South Asia Center Nonresident Senior Fellow Barbara Slavin writes for Al Monitor on the need for US military involvement in Iraq, quoting Brent Scowcroft Center Resident Senior Fellow for Middle East Security Bilal Y. Saab on his new report, The New Containment: Changing America’s Approach to Middle East Security, and presidential candidate and Senator Lindsey Graham from a recent Atlantic Council event

As the United States and Iran continue efforts to reach a long-term nuclear agreement, it is becoming increasingly evident that they are tacitly aligned in a longer-term struggle against the mutual threat of Sunni extremism.

US Defense Secretary Ashton Carter indirectly confirmed July 7 that the “boots on the ground” battling the group that calls itself the Islamic State (IS) are primarily forces also backed by Iran, including Shiites and Kurds.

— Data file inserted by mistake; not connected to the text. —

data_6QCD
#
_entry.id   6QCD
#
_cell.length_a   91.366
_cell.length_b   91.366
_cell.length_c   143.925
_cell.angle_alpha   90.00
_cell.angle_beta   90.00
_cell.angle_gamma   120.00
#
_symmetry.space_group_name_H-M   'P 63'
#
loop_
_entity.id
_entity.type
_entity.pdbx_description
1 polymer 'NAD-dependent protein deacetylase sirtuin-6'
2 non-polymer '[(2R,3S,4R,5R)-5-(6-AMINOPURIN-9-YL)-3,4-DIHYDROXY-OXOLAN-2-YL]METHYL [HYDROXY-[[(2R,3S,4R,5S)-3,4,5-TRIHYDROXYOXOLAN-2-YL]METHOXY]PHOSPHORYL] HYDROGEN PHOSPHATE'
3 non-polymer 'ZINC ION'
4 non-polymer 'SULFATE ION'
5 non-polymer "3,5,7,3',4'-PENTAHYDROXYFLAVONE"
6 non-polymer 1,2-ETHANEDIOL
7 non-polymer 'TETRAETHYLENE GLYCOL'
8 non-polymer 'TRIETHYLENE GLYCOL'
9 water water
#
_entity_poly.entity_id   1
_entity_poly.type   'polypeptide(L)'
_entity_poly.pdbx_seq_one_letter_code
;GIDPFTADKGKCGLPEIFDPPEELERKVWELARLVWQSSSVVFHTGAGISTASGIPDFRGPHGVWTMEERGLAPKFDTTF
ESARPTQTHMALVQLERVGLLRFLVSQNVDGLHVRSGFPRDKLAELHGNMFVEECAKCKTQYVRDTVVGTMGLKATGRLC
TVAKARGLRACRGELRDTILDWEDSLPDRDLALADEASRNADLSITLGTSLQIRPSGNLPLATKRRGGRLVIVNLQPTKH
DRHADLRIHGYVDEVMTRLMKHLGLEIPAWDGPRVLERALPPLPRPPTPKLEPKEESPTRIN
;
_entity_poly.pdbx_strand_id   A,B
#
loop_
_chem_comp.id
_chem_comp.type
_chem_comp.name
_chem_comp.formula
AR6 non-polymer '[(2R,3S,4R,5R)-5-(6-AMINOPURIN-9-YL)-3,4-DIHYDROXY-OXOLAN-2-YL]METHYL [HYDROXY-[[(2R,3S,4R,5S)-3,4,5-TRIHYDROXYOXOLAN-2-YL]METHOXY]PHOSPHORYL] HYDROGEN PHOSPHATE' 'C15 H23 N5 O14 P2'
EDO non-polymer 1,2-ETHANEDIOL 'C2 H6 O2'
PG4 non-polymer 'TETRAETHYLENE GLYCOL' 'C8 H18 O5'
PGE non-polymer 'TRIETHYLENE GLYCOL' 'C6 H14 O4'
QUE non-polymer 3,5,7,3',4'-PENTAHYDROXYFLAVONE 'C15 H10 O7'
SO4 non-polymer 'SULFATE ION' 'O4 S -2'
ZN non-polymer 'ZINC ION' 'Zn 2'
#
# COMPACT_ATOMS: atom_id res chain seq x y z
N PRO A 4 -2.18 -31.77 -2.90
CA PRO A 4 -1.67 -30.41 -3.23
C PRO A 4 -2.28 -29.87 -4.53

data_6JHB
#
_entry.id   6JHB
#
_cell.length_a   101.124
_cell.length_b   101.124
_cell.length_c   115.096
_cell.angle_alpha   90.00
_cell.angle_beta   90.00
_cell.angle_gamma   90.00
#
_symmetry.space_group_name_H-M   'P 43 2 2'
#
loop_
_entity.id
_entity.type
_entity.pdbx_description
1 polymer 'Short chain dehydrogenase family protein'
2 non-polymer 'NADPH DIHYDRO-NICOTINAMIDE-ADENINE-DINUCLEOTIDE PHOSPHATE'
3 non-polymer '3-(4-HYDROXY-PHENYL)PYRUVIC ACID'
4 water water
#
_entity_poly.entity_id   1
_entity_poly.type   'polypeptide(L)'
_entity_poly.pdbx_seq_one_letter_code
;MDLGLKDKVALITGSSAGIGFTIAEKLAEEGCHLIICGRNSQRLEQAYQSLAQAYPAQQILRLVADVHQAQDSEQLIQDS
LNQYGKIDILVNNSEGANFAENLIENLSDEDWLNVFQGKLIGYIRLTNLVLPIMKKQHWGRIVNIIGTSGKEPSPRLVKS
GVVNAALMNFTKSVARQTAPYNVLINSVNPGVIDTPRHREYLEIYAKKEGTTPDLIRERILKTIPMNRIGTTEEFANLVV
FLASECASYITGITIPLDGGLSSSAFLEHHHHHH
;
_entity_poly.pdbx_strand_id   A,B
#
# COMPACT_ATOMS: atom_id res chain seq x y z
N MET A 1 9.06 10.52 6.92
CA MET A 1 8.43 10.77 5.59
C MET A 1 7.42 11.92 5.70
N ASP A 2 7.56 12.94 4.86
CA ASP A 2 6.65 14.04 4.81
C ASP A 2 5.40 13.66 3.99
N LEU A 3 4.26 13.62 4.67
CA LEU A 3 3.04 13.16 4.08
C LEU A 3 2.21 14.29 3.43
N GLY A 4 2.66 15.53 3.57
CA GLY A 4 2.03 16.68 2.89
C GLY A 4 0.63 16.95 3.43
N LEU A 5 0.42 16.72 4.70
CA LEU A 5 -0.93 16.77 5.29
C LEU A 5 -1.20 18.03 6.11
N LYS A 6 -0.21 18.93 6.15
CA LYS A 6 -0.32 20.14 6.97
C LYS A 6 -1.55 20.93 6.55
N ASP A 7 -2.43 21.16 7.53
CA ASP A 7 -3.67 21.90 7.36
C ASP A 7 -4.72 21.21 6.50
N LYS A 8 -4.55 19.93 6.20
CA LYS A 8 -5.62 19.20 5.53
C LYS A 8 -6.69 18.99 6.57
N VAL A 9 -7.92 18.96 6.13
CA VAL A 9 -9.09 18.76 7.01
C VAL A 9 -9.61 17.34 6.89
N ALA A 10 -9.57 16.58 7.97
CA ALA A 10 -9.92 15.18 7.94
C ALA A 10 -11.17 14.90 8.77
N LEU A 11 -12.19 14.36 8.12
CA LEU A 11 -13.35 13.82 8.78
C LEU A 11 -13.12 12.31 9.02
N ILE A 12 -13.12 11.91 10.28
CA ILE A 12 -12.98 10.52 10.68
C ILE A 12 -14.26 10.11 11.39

Sen. Lindsey Graham, R-SC, speaking at the Atlantic Council, suggested that the United States needs to send nearly 7,000 additional US forces to Iraq — to augment 3,500 currently there — in part to embed with Iraqi units and counter Iranian influence. Graham said he would also send an unspecified number of Americans to Syria to lead a Turkish-Saudi-Egyptian force against IS. The current US strategy of minimal ground involvement “doesn’t have a snowball’s chance in hell of working,” Graham said.

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